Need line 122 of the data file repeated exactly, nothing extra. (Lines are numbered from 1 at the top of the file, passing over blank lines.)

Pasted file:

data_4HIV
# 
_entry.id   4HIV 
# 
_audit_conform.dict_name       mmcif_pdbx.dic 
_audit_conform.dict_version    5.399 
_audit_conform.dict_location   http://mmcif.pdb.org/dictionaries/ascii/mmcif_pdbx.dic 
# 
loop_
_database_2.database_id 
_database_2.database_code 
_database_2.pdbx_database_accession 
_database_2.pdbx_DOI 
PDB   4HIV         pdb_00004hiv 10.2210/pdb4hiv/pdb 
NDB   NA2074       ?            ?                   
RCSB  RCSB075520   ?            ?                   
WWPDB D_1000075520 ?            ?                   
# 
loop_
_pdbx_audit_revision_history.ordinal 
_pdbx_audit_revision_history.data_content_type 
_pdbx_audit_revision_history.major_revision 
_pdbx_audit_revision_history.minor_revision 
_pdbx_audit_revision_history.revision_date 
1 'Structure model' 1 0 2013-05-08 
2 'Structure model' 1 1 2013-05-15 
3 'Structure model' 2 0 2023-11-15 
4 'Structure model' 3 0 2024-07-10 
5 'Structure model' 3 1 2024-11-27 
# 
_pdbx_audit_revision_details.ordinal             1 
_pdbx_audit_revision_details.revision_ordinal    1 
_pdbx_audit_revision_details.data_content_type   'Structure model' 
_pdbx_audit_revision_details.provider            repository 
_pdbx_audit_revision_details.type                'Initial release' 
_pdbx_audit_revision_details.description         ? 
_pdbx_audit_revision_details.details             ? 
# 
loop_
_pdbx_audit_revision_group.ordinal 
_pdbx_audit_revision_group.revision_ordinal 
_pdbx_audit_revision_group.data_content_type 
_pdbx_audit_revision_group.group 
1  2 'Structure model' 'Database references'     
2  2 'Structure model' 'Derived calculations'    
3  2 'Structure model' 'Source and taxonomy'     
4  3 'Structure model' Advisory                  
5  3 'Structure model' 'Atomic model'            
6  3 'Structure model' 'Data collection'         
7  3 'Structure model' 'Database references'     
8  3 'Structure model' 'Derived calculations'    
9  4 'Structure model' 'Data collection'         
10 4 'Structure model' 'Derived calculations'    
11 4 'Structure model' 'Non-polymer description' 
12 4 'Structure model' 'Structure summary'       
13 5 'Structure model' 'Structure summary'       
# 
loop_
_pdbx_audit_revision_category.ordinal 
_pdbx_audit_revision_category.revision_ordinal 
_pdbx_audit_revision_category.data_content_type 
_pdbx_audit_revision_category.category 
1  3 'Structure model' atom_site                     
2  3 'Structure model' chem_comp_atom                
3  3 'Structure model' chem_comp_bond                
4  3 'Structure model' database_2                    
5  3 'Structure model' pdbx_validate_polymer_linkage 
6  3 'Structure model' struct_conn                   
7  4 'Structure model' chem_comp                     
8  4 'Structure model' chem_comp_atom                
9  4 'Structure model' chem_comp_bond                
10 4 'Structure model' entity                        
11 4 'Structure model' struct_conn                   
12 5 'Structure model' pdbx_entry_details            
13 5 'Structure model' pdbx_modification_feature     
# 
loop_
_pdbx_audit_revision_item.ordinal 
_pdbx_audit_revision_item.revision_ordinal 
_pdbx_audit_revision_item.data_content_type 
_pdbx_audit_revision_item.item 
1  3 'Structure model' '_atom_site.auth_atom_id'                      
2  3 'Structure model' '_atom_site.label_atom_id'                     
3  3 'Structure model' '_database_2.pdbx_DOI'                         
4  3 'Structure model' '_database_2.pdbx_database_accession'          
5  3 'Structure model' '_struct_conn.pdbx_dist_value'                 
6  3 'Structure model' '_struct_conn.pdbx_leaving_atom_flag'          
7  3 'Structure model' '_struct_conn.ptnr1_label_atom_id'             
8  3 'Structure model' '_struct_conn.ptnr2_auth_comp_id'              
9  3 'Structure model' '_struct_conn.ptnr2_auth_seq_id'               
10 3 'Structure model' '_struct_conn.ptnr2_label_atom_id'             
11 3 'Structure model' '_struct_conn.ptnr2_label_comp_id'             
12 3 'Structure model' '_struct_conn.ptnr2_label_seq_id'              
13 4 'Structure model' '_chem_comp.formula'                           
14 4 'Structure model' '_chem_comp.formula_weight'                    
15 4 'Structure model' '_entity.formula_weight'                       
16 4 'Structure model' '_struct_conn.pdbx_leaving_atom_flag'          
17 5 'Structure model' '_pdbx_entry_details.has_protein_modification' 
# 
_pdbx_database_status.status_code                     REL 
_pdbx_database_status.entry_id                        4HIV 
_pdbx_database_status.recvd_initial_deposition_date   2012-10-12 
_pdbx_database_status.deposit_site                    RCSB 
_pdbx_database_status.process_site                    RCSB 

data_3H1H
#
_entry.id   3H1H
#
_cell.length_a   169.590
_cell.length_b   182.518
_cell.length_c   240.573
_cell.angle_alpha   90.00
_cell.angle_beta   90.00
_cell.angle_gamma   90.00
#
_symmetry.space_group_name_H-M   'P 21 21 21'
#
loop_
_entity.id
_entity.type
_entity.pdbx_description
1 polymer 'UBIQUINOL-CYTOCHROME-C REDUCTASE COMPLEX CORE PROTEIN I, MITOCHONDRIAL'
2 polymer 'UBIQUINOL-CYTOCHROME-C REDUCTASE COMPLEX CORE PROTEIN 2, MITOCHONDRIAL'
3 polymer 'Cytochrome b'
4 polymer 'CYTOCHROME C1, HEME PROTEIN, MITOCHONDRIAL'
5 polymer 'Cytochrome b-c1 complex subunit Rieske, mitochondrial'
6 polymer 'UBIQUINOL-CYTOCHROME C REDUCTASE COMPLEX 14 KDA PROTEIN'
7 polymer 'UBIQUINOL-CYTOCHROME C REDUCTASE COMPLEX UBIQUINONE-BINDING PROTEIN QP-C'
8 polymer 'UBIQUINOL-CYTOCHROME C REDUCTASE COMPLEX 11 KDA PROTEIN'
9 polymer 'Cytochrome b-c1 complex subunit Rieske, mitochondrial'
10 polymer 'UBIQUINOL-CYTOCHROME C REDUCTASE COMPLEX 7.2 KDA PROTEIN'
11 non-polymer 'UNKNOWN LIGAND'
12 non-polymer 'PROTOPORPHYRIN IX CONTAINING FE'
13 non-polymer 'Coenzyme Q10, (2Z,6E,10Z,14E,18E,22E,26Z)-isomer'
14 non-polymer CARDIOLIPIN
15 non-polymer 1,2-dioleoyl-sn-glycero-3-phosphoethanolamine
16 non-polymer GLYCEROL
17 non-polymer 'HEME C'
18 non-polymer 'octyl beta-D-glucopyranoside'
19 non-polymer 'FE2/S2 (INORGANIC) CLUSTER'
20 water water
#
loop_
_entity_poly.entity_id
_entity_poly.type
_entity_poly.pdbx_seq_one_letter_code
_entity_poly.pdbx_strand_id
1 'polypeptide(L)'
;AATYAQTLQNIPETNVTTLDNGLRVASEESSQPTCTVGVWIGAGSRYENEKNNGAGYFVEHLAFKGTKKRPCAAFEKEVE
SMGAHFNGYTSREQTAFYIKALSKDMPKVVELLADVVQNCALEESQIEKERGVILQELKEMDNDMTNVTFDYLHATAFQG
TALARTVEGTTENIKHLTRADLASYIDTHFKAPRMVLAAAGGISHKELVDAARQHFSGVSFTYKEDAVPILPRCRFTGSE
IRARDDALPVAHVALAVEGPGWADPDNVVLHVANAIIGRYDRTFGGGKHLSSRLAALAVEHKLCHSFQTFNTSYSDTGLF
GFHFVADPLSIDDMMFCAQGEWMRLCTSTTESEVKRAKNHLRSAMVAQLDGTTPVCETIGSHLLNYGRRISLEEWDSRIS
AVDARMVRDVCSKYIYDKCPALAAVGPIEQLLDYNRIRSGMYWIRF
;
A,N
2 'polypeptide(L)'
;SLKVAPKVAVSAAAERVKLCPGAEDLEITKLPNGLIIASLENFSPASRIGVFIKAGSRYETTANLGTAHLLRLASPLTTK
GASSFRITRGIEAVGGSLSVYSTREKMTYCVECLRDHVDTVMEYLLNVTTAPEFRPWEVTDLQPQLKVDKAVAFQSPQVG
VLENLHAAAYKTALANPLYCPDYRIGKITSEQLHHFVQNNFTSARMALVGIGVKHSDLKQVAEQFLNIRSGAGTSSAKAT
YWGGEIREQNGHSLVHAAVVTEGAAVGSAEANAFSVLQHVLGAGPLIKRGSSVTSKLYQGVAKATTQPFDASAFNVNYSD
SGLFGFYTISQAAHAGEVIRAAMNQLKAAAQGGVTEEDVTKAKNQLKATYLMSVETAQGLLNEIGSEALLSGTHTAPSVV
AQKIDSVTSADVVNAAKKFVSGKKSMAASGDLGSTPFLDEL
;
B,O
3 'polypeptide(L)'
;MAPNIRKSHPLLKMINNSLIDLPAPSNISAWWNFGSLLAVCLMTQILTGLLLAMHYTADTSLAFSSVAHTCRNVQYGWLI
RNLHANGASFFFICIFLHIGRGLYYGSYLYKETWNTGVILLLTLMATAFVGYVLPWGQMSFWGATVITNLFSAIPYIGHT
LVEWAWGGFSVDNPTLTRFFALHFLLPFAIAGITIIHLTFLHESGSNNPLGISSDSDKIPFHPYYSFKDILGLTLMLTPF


1 polymer 'UBIQUINOL-CYTOCHROME-C REDUCTASE COMPLEX CORE PROTEIN I, MITOCHONDRIAL'